Station Eleven shifts through multiple perspectives and it’s, to say the least, non-linear, so it’s probably easiest to map the novel’s characters by how they relate to Arthur at the time of his death. Kirsten is a child actor in the play. Jeevan is a paramedic in training who rushes to the stage to save Arthur (there’s nothing he can do). Miranda was Arthur’s first wife, and though she remains a target for the paparazzi when she returns to Toronto to visit her ex-husband, she has other... Read More

The Martian: Being abandoned on Mars is more fun than you thought

The Martian by Andy Weir

Impaled by a communications antenna and blown into a sandstorm, Mark Watney is left for dead on Mars. By chance, he lives, but his crew has already left. Though he has no way to communicate with or return to Earth, Watney tries to survive anyway. Back on Earth, however, NASA learns from its satellites that Watney is alive and they try to rescue him. Unfortunately, even in the near future, space travel remains complicated and dangerous.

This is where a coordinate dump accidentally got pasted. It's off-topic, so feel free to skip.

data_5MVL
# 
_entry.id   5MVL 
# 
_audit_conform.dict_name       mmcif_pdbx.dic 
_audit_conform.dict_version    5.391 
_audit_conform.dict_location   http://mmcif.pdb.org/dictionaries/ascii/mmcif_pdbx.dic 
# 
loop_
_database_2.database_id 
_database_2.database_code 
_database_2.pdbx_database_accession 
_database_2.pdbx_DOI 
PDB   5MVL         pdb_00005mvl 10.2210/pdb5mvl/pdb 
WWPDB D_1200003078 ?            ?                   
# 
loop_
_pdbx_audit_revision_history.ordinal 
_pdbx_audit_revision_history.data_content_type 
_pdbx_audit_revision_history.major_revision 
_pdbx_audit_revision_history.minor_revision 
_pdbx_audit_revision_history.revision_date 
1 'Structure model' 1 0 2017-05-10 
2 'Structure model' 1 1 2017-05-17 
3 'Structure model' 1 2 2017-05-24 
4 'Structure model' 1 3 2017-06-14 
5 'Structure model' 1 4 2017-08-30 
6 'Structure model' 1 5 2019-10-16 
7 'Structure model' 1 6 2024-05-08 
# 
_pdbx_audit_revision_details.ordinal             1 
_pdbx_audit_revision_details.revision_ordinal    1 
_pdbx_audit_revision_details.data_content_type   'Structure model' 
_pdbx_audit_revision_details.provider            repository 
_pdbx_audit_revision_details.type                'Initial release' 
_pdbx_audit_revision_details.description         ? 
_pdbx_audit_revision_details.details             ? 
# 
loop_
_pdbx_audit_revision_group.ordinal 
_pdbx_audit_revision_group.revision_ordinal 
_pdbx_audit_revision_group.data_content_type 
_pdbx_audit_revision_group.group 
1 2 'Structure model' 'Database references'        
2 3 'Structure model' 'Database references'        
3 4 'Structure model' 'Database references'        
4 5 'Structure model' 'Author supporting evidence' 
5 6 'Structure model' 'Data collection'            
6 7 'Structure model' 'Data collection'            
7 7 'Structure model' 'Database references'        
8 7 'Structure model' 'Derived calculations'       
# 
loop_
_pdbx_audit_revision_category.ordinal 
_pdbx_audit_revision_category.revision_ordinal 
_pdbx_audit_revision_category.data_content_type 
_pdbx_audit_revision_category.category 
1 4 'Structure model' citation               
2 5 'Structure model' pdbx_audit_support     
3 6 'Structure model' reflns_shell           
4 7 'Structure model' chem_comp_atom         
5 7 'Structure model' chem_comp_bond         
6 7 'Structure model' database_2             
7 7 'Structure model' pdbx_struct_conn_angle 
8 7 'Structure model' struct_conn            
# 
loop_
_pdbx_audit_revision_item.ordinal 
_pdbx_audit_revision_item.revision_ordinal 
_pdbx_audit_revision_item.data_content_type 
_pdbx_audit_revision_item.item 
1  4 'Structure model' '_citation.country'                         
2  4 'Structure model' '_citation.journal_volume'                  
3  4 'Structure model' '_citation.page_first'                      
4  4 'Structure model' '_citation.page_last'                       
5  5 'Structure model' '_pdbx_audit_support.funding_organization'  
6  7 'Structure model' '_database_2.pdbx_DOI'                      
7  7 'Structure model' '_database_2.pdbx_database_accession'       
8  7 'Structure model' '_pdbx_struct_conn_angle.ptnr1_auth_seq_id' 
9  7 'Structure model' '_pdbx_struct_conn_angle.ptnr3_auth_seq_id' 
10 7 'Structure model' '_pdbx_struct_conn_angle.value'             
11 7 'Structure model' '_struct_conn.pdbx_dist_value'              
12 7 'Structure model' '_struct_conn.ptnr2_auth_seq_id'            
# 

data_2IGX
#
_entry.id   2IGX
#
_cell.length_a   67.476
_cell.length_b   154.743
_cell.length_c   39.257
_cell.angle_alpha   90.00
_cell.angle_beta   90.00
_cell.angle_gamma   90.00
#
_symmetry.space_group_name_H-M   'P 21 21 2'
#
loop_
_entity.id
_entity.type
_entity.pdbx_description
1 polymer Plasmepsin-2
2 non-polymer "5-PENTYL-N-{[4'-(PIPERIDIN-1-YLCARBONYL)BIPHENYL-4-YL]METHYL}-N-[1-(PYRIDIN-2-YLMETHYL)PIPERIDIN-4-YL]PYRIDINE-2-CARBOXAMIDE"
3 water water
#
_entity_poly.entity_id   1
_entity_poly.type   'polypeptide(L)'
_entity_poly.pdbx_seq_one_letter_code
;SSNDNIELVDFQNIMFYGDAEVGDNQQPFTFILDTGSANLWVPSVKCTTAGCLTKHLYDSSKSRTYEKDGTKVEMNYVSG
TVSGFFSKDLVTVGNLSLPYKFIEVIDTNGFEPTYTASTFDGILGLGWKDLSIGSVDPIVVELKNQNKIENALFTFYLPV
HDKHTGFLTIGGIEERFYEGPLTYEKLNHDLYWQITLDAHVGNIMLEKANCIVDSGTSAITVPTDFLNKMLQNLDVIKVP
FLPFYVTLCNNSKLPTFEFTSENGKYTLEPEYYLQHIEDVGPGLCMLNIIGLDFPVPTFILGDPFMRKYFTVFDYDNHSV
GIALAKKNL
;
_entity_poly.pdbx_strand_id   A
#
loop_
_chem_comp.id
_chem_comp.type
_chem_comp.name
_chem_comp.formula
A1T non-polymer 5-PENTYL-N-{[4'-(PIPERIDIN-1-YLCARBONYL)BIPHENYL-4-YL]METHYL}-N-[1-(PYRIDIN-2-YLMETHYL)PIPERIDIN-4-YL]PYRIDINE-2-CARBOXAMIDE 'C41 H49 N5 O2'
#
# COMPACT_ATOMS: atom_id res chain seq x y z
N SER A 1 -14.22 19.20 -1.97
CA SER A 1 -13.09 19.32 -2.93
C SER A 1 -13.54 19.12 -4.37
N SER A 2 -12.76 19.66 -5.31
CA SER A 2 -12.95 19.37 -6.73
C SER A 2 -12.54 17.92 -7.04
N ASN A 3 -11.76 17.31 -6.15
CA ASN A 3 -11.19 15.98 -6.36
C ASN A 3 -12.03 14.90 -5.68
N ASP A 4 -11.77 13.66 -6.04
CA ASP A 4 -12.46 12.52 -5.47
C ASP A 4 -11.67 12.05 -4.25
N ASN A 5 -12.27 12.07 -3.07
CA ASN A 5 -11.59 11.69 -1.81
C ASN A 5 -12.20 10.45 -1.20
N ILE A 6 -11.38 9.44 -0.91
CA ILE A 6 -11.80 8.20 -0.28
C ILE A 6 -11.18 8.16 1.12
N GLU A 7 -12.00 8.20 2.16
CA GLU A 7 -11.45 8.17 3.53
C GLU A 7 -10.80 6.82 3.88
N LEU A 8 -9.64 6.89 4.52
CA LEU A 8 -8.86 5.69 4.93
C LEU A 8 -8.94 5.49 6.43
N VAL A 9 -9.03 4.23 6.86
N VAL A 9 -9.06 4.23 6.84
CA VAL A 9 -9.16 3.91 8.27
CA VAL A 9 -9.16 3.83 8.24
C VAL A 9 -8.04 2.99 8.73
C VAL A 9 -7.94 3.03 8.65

Well, that’s the plot.

The Martian is a hard sci-fi survival tale. Weir puts his protagonist in an impossible situation, comes up with schemes to help him survive, and then complicates those schemes with unforeseen obstacles (at one point, for example, the soil is too loose). Fortunately, Watney has a knack for improvising. While the plot may seem thin, it’s pretty fun watching Watney come up with ways to survive, even when surviv... Read More

Hogfather: Happy Hogswatch!

Hogfather by Terry Pratchett

Up, Gouger! Up, Rooter! Up, Tusker! Up, Snouter!

Apparently they celebrate something like Christmas – Hogswatch – on the Disc. Why not? Children write letters to the Hogfather, who travels around the world delivering presents in a sleigh pulled by hogs. But no one really believes in the Hogfather, right?